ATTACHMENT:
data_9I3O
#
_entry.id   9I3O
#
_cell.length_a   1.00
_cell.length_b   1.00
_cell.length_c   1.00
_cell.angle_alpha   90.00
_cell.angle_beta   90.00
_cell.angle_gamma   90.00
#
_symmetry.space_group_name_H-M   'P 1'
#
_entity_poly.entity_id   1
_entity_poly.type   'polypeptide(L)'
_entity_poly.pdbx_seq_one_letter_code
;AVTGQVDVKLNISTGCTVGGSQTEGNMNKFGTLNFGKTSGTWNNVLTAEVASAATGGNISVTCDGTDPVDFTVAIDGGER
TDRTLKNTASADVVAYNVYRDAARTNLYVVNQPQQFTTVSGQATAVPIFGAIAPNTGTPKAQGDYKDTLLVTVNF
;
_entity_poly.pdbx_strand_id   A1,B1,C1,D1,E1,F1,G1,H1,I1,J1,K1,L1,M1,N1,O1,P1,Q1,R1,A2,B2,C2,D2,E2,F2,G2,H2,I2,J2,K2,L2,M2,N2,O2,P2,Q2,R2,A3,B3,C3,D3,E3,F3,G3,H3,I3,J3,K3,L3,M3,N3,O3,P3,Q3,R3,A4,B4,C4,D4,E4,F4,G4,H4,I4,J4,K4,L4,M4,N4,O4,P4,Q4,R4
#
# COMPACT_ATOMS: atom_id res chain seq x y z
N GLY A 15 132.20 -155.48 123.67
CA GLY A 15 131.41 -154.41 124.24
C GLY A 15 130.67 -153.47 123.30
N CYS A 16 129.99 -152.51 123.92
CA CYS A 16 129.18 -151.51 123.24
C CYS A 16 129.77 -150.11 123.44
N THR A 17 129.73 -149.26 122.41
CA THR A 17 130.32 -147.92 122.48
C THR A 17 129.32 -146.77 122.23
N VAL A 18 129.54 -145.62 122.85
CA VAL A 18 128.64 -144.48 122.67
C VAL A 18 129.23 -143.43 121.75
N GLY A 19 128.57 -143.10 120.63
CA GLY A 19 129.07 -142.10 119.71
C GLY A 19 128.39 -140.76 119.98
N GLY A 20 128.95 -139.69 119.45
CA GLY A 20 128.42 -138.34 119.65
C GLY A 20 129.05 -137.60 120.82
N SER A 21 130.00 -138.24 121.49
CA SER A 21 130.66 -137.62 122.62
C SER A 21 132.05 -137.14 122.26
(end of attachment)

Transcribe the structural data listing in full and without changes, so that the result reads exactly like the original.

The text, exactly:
data_9I3O
#
_entry.id   9I3O
#
_cell.length_a   1.00
_cell.length_b   1.00
_cell.length_c   1.00
_cell.angle_alpha   90.00
_cell.angle_beta   90.00
_cell.angle_gamma   90.00
#
_symmetry.space_group_name_H-M   'P 1'
#
_entity_poly.entity_id   1
_entity_poly.type   'polypeptide(L)'
_entity_poly.pdbx_seq_one_letter_code
;AVTGQVDVKLNISTGCTVGGSQTEGNMNKFGTLNFGKTSGTWNNVLTAEVASAATGGNISVTCDGTDPVDFTVAIDGGER
TDRTLKNTASADVVAYNVYRDAARTNLYVVNQPQQFTTVSGQATAVPIFGAIAPNTGTPKAQGDYKDTLLVTVNF
;
_entity_poly.pdbx_strand_id   A1,B1,C1,D1,E1,F1,G1,H1,I1,J1,K1,L1,M1,N1,O1,P1,Q1,R1,A2,B2,C2,D2,E2,F2,G2,H2,I2,J2,K2,L2,M2,N2,O2,P2,Q2,R2,A3,B3,C3,D3,E3,F3,G3,H3,I3,J3,K3,L3,M3,N3,O3,P3,Q3,R3,A4,B4,C4,D4,E4,F4,G4,H4,I4,J4,K4,L4,M4,N4,O4,P4,Q4,R4
#
# COMPACT_ATOMS: atom_id res chain seq x y z
N GLY A 15 132.20 -155.48 123.67
CA GLY A 15 131.41 -154.41 124.24
C GLY A 15 130.67 -153.47 123.30
N CYS A 16 129.99 -152.51 123.92
CA CYS A 16 129.18 -151.51 123.24
C CYS A 16 129.77 -150.11 123.44
N THR A 17 129.73 -149.26 122.41
CA THR A 17 130.32 -147.92 122.48
C THR A 17 129.32 -146.77 122.23
N VAL A 18 129.54 -145.62 122.85
CA VAL A 18 128.64 -144.48 122.67
C VAL A 18 129.23 -143.43 121.75
N GLY A 19 128.57 -143.10 120.63
CA GLY A 19 129.07 -142.10 119.71
C GLY A 19 128.39 -140.76 119.98
N GLY A 20 128.95 -139.69 119.45
CA GLY A 20 128.42 -138.34 119.65
C GLY A 20 129.05 -137.60 120.82
N SER A 21 130.00 -138.24 121.49
CA SER A 21 130.66 -137.62 122.62
C SER A 21 132.05 -137.14 122.26